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Thread: Mash Paddle - Unbelievably generous gift!

  1. #1
    Join Date
    Aug 2007
    Location
    Reno NV
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    13,361

    Mash Paddle - Unbelievably generous gift!

    So, The mail lady calls me and mumbles something. Never quite sure what she says, but I do know it means she has a package down at the mail box and I can either drive down 2 miles to pick it up, or else I'll have to drive all the way to town to get it tomorrow. I jump in the truck and lead foot it on down and she hands me this long narrow box.

    I'm liking the way this is shaping up so I lead foot it even faster on the way back home.

    Now you have to understand, I've been trading PM's back and forth with Ryan Mooney a bit lately about sausage making and brewing. One of the beers we had at BW was my attempt to make a 'blonde' ale that Ryan had passed my way.

    So I open the box and find this, a wooden box all nicely crated up.

    Click image for larger version. 

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    Well, This is getting might interesting I say to myself. I go and grab a little pry bar and open up the crate.

    And look whats here! A beautifully hand carved mash paddle! Since I've been brewing one of the items I've been most in need of is a good mash paddle.

    My old one I made to thin and it comes dangerously close to breaking each time I use it.

    This one is really too nice looking to use, but I'm not going to let it stop me. I think a fine coating of wort might be just the ticket to finish this off!

    Click image for larger version. 

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    Ryan, I don't know what to say. This is just incredible! I'm actually just blown away by this. If I had any brewing friends around I'm quite sure they would be very, very jealous!

    Thank you very, very much!
    Programmer - An organism that turns coffee into software.
    If all your friends are exactly like you, What an un-interesting life it must be.
    "A door is what a dog is perpetually on the wrong side of" Ogden Nash


  2. #2
    Join Date
    Mar 2008
    Location
    bethel springs TN, but was born and raised in north east PA
    Posts
    3,132
    Well i'm not a brewer, or a drinker. But that's one sharp looking Big spoon. (paddle)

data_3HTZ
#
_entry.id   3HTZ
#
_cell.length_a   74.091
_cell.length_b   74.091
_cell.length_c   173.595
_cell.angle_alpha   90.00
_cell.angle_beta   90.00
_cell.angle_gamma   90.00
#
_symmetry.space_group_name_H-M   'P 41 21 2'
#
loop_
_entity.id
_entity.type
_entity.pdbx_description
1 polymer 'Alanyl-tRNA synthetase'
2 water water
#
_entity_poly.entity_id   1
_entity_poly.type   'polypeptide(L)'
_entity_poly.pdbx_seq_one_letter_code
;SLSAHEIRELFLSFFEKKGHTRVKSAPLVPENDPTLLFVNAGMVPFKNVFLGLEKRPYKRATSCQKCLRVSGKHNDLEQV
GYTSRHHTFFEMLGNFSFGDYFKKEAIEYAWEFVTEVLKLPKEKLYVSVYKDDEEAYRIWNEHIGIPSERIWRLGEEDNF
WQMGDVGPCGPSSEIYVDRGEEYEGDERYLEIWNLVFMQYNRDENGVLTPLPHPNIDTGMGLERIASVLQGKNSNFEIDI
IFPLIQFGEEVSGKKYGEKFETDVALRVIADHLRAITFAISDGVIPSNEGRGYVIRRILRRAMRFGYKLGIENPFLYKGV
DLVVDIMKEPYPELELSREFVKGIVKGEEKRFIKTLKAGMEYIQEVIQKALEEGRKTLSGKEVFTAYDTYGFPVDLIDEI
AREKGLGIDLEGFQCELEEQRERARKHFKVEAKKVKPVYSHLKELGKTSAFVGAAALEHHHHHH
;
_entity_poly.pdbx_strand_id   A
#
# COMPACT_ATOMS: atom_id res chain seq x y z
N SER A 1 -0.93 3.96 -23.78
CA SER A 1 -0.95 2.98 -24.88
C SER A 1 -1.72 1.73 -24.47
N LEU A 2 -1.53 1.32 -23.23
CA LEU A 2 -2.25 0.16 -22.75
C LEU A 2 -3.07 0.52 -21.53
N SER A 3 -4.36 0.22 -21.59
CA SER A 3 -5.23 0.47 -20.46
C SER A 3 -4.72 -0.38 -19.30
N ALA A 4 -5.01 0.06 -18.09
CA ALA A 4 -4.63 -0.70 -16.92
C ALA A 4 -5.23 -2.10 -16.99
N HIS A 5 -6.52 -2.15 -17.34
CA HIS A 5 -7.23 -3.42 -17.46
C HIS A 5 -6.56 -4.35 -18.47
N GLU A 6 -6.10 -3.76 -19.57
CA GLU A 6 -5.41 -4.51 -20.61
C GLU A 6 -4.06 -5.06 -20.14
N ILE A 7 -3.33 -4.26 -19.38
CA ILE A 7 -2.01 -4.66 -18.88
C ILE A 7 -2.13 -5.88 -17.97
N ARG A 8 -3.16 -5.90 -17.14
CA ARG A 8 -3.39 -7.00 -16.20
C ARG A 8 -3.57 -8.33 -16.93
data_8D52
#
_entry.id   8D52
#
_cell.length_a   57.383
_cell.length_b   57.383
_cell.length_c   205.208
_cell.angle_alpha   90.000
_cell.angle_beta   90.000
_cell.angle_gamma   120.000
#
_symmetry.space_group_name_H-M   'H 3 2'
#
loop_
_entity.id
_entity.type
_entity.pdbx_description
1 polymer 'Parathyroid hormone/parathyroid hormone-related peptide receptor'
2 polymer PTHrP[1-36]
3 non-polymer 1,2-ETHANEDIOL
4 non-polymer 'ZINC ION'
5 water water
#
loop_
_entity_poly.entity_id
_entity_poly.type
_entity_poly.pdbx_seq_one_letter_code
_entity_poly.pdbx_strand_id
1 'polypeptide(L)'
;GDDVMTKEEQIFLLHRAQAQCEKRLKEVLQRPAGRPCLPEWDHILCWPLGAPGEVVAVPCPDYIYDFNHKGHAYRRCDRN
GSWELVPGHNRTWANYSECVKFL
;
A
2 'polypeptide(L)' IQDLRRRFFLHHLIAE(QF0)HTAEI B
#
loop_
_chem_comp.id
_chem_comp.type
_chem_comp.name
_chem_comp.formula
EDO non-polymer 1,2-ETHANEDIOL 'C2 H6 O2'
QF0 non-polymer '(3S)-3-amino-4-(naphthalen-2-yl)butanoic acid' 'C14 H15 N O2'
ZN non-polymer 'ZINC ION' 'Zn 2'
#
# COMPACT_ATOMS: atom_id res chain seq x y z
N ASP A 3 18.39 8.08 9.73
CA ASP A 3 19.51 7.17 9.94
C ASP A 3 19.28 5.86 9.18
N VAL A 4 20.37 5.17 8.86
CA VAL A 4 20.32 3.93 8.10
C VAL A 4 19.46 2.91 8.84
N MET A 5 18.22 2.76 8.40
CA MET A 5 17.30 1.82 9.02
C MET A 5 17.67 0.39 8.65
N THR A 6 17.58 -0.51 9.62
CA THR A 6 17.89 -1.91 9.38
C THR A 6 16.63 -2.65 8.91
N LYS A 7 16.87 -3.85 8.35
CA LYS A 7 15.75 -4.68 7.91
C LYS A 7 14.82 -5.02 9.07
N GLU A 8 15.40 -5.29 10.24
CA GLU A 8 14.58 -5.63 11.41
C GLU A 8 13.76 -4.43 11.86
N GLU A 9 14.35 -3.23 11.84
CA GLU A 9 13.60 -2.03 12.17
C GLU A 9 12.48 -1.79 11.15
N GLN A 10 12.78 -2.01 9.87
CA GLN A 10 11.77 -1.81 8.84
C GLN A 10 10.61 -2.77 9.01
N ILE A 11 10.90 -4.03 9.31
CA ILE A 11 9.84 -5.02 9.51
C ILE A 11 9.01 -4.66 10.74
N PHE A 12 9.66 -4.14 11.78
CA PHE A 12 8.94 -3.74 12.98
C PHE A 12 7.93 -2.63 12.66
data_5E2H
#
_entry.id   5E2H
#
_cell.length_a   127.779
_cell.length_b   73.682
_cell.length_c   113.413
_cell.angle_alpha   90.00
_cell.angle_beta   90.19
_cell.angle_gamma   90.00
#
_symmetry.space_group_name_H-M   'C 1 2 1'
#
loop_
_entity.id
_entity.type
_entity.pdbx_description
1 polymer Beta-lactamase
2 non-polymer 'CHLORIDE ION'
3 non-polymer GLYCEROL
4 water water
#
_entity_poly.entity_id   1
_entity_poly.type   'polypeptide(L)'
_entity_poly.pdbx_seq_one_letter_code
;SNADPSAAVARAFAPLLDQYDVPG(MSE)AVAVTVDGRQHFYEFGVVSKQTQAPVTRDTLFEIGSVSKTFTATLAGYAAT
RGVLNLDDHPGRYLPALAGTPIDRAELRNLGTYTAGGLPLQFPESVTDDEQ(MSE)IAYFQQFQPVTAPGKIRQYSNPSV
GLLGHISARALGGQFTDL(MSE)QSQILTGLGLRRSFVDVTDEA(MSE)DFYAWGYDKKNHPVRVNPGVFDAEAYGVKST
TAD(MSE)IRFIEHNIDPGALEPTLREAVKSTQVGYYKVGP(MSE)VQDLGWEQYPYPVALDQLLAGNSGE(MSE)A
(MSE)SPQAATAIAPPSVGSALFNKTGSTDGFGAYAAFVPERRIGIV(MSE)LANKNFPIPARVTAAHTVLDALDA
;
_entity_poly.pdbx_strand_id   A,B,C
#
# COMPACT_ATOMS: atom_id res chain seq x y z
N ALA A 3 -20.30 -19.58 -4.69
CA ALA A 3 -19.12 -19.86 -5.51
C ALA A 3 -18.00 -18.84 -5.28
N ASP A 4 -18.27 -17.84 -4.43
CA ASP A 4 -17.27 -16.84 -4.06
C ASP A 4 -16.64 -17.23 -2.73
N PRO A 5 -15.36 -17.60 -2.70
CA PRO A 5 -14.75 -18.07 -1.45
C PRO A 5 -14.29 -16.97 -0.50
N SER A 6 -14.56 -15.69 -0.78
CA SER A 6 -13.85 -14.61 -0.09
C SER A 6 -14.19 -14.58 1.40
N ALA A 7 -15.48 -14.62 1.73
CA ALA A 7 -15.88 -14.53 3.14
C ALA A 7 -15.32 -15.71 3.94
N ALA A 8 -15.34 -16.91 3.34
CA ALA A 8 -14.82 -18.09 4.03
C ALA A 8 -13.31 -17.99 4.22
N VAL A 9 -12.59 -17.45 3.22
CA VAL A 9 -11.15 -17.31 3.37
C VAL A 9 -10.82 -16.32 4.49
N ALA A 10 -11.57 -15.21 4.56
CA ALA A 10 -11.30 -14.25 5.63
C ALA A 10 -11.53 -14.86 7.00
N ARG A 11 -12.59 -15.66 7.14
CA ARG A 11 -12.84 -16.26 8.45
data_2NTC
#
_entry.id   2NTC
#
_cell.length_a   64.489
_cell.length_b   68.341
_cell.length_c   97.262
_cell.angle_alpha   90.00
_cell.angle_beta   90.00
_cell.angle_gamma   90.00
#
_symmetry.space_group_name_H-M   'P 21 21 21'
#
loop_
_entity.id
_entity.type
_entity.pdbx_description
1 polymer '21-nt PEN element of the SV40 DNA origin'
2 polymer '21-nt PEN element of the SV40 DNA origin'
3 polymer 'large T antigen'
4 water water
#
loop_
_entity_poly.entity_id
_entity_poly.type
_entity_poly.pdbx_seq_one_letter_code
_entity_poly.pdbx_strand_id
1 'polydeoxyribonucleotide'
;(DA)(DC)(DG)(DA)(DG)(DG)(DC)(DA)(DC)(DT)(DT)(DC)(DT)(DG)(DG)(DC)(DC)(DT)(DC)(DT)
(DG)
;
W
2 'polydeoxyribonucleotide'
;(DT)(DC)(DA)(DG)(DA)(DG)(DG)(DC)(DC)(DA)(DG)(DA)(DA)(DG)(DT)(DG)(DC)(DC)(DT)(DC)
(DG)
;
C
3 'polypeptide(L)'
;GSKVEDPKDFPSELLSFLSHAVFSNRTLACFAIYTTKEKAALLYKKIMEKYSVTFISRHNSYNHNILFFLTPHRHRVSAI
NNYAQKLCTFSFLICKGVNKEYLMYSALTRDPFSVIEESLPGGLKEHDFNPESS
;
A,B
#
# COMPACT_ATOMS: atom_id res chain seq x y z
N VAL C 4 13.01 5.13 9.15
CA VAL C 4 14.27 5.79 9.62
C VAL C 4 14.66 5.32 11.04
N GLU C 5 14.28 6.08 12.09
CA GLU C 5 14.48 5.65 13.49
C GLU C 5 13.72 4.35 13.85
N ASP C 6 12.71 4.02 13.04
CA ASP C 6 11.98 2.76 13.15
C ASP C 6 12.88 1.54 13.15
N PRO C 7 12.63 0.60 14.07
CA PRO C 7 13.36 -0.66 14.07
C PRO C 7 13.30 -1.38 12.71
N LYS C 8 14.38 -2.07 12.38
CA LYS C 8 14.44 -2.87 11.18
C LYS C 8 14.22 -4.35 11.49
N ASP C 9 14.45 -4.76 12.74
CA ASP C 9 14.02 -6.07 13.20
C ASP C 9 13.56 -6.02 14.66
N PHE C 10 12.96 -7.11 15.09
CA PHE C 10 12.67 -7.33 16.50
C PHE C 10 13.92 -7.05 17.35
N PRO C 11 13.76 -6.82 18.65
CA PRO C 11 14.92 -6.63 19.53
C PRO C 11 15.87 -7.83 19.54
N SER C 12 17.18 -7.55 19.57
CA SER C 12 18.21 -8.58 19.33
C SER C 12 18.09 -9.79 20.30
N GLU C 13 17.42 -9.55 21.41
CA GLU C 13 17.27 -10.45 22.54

3. #3
    Join Date
    Nov 2006
    Location
    Delton, Michigan
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    17,475
    well done on both parts guys..
    If in Doubt, Build it Stout!
    One hand washes the other!
    Don't put off today till tomorrow!

  4. #4
    Join Date
    Jul 2011
    Location
    The Gorge Area, Oregon
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    4,699
    Here's hoping it works as well as it looks! Brent had grumbled a bit about his old paddle a few times and asked some Q's about one of the other ones I'd made so I figured the best way to (finally - months later ) respond was by example. I was digging through my wood stash a while back (before BW actually!! was even hoping to get this done before that - needless to say my timeline slipped) and saw a piece of wood that just begged to be a mash paddle. My first thought was that it was hickory but after cutting into it I'm pretty sure its not - best guess I have is elm (the risks of picking up stacks of unlabeled wood from a furniture factory..) either way it was pretty straight grain, seemed tough enough and wasn't to porous and was just about spot on the right size so it sure looked like a mash paddle trying to escape from a board to me

    I was slightly worried about the (carved) knot at the end gathering gunk so I left it as a larger strand size which should hopefully be easy enough to clean. I usually leave most mash paddles mostly unadorned for easy cleaning but sometimes can't help myself.

    One other feature perhaps worth noting is the bowl (paddle?) end - I tend to leave them rather square. Because of that the lip on the end is rather weak so I take most of it off and just leave the sides of the bowl as wings. For the purpose that actually works pretty well - the square end gets into the corner of the mash tun/kettle and having a wee bit of a remaining bowl you can also use it to skim samples off of the top.